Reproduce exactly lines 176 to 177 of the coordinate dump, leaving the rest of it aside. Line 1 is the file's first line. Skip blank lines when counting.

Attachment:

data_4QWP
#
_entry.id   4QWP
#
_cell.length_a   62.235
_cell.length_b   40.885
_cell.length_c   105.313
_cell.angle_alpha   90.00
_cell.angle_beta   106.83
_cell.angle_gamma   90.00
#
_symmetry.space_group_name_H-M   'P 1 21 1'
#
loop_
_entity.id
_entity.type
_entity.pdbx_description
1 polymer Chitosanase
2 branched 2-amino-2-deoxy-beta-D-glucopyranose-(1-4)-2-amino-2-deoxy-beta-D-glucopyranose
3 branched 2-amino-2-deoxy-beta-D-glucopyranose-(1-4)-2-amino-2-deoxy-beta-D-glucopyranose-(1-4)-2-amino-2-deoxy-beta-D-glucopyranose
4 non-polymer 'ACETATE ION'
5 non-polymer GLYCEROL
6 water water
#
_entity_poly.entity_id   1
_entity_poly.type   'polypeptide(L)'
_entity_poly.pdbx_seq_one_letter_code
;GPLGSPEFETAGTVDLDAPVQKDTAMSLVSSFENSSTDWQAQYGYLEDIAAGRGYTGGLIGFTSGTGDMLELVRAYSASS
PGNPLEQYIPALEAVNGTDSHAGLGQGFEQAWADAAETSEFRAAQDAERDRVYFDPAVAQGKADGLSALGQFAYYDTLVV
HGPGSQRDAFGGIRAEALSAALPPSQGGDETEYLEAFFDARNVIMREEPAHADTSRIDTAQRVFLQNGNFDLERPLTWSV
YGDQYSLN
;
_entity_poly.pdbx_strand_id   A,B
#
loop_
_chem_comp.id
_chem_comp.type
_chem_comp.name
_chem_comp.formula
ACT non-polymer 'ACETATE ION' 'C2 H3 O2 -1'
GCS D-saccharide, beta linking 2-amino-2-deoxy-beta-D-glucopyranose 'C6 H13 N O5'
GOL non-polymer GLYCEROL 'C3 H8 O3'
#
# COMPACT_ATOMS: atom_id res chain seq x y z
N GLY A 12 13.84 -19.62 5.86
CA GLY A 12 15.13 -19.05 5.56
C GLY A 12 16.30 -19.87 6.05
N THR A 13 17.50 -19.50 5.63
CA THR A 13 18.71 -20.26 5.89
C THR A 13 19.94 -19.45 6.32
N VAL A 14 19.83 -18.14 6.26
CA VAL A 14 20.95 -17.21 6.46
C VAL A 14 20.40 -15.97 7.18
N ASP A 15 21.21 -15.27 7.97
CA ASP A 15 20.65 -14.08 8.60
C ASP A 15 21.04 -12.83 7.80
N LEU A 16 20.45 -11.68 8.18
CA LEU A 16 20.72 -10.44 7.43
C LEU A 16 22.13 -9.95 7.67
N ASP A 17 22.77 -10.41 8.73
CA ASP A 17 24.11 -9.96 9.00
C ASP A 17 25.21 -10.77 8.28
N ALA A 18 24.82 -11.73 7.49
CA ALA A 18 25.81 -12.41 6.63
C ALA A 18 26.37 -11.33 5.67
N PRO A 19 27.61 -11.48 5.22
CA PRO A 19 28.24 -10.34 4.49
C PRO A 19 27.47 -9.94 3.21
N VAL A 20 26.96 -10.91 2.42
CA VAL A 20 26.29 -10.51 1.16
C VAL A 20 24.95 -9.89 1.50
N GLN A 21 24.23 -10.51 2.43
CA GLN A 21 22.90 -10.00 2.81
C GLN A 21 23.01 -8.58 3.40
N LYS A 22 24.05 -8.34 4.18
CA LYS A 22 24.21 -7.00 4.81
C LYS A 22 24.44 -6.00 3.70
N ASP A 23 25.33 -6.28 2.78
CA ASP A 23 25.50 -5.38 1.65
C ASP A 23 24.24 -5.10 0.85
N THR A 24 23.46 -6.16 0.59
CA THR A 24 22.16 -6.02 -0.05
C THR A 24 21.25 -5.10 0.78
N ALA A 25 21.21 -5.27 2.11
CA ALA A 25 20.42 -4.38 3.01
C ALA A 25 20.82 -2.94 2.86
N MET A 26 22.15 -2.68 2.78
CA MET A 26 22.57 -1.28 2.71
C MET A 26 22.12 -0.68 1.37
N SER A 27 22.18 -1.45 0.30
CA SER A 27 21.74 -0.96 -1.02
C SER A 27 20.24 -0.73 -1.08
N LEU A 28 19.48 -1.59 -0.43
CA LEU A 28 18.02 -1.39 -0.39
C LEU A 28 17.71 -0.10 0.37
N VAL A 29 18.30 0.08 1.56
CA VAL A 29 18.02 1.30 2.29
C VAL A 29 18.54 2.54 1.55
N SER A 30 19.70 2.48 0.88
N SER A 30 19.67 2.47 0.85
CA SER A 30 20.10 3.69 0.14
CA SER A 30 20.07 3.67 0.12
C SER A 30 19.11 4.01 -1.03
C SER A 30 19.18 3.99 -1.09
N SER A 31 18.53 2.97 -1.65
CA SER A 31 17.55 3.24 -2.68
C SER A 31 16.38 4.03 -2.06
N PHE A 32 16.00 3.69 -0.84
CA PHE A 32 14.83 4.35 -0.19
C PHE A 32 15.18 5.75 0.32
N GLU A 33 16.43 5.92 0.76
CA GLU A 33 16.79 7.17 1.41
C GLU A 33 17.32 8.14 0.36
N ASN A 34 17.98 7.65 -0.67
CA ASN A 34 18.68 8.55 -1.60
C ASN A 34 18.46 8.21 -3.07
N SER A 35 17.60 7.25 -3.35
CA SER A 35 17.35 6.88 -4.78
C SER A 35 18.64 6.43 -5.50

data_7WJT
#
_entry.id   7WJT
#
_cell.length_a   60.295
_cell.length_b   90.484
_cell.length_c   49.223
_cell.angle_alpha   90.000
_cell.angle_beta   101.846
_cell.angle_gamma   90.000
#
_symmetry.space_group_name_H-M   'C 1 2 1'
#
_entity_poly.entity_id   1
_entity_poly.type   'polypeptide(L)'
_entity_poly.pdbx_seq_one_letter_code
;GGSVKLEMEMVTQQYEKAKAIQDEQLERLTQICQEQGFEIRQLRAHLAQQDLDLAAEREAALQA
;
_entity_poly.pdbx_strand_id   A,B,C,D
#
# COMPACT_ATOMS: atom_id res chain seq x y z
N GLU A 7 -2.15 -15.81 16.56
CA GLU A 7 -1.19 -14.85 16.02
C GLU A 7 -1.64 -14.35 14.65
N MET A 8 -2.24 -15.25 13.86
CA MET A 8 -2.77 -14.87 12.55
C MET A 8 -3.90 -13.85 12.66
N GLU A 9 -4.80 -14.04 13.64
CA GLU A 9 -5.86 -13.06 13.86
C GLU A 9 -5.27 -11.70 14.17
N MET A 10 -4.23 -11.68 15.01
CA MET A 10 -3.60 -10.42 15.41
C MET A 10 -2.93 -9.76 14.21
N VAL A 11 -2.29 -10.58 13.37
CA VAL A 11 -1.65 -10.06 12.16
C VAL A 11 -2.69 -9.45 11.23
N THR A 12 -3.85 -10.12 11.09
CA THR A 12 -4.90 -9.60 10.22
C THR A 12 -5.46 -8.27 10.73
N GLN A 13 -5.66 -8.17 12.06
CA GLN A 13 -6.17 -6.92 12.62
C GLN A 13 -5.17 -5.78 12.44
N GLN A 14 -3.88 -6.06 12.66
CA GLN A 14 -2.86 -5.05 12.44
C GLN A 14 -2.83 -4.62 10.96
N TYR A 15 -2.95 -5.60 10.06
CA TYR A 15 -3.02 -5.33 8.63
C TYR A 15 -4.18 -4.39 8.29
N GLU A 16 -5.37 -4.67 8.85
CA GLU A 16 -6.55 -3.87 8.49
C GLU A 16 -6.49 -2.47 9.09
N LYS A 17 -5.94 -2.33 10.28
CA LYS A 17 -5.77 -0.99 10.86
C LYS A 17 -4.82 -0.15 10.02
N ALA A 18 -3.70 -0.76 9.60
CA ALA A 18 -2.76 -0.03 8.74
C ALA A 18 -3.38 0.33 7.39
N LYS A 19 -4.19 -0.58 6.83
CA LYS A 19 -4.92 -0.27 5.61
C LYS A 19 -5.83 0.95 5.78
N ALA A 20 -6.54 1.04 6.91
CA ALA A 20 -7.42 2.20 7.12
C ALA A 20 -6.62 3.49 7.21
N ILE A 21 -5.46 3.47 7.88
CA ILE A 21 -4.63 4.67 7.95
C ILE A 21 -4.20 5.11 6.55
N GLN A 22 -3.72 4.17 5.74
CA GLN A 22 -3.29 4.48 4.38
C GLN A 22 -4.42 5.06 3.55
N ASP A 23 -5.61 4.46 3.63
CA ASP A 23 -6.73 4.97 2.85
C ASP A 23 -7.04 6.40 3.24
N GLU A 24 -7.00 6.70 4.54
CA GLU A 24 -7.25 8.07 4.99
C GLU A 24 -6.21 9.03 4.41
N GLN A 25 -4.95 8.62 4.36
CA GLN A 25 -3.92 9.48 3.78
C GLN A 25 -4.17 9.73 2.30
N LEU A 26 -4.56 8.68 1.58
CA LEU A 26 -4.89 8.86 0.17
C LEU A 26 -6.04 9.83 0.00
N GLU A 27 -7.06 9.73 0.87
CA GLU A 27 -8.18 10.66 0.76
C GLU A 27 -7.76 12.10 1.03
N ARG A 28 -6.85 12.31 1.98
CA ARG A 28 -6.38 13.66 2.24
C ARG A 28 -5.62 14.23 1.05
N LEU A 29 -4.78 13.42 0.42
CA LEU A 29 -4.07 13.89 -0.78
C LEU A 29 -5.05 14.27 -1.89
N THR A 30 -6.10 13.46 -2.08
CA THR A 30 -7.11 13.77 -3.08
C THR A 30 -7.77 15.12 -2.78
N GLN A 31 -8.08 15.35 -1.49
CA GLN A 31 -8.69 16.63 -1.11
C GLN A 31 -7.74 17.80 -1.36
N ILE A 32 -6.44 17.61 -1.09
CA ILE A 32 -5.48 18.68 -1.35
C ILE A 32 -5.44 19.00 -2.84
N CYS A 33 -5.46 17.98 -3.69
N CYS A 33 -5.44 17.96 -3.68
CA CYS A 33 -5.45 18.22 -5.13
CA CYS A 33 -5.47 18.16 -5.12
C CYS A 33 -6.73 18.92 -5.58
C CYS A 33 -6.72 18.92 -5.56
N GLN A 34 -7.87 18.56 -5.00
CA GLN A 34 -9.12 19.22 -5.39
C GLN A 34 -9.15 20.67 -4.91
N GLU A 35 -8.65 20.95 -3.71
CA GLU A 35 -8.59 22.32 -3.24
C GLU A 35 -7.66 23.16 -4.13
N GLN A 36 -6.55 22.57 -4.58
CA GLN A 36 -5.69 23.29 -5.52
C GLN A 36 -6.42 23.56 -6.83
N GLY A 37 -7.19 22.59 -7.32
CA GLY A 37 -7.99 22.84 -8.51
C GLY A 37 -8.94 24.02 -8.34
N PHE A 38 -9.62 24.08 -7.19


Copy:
C ALA A 18 -3.38 0.33 7.39
N LYS A 19 -4.19 -0.58 6.83